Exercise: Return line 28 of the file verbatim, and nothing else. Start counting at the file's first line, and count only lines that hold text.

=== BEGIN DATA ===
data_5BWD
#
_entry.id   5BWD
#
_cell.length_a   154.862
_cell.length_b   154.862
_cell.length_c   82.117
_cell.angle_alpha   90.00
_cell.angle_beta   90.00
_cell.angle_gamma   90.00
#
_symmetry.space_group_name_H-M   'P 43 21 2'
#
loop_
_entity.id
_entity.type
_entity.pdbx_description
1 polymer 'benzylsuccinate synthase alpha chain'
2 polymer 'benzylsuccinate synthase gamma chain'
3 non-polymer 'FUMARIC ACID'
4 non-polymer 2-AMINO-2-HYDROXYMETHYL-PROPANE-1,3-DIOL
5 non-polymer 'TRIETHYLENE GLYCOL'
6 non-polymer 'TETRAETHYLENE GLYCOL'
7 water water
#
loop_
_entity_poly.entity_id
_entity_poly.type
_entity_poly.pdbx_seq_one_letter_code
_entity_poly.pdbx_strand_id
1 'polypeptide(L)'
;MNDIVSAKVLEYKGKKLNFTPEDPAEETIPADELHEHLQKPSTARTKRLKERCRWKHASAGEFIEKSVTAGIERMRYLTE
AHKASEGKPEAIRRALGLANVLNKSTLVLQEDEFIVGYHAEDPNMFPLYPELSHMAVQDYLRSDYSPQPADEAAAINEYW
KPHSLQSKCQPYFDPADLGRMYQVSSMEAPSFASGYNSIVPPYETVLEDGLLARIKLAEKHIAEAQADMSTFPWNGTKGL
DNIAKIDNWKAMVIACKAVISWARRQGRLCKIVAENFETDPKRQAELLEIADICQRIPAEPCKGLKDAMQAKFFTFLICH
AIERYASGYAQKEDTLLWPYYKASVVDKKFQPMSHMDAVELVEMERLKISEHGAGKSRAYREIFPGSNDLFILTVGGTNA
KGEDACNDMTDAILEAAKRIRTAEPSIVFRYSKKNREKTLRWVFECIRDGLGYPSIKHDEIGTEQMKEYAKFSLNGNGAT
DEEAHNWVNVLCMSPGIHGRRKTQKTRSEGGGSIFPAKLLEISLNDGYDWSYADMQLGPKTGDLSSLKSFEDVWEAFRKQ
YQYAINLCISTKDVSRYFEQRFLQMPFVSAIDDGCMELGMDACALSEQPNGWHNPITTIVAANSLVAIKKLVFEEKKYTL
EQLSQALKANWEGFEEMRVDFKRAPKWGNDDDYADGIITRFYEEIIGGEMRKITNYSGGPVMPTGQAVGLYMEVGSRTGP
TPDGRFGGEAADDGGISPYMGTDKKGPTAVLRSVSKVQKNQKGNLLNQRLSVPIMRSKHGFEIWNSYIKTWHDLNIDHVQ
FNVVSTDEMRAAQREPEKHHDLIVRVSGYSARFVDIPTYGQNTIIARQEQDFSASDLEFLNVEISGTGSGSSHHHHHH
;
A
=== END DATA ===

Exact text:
_entity_poly.type